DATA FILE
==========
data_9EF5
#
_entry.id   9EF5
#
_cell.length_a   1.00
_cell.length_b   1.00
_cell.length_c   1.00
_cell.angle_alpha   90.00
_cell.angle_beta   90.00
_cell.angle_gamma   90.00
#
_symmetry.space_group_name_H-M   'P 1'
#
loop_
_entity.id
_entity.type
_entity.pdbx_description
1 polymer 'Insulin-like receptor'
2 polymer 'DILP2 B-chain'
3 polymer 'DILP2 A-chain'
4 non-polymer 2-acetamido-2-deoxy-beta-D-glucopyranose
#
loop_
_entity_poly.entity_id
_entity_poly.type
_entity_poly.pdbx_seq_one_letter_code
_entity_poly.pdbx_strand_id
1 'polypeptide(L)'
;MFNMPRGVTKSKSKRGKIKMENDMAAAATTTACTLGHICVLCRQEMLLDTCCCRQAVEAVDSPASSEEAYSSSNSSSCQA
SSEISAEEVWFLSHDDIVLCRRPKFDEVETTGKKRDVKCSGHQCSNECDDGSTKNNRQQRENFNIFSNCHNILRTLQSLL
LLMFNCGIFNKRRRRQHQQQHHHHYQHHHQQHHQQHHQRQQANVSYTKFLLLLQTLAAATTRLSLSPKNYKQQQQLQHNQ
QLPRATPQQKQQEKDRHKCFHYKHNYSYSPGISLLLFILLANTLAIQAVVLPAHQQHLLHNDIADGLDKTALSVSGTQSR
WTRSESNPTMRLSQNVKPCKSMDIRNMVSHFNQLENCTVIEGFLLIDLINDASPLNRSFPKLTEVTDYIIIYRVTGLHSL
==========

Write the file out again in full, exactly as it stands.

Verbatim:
data_9EF5
#
_entry.id   9EF5
#
_cell.length_a   1.00
_cell.length_b   1.00
_cell.length_c   1.00
_cell.angle_alpha   90.00
_cell.angle_beta   90.00
_cell.angle_gamma   90.00
#
_symmetry.space_group_name_H-M   'P 1'
#
loop_
_entity.id
_entity.type
_entity.pdbx_description
1 polymer 'Insulin-like receptor'
2 polymer 'DILP2 B-chain'
3 polymer 'DILP2 A-chain'
4 non-polymer 2-acetamido-2-deoxy-beta-D-glucopyranose
#
loop_
_entity_poly.entity_id
_entity_poly.type
_entity_poly.pdbx_seq_one_letter_code
_entity_poly.pdbx_strand_id
1 'polypeptide(L)'
;MFNMPRGVTKSKSKRGKIKMENDMAAAATTTACTLGHICVLCRQEMLLDTCCCRQAVEAVDSPASSEEAYSSSNSSSCQA
SSEISAEEVWFLSHDDIVLCRRPKFDEVETTGKKRDVKCSGHQCSNECDDGSTKNNRQQRENFNIFSNCHNILRTLQSLL
LLMFNCGIFNKRRRRQHQQQHHHHYQHHHQQHHQQHHQRQQANVSYTKFLLLLQTLAAATTRLSLSPKNYKQQQQLQHNQ
QLPRATPQQKQQEKDRHKCFHYKHNYSYSPGISLLLFILLANTLAIQAVVLPAHQQHLLHNDIADGLDKTALSVSGTQSR
WTRSESNPTMRLSQNVKPCKSMDIRNMVSHFNQLENCTVIEGFLLIDLINDASPLNRSFPKLTEVTDYIIIYRVTGLHSL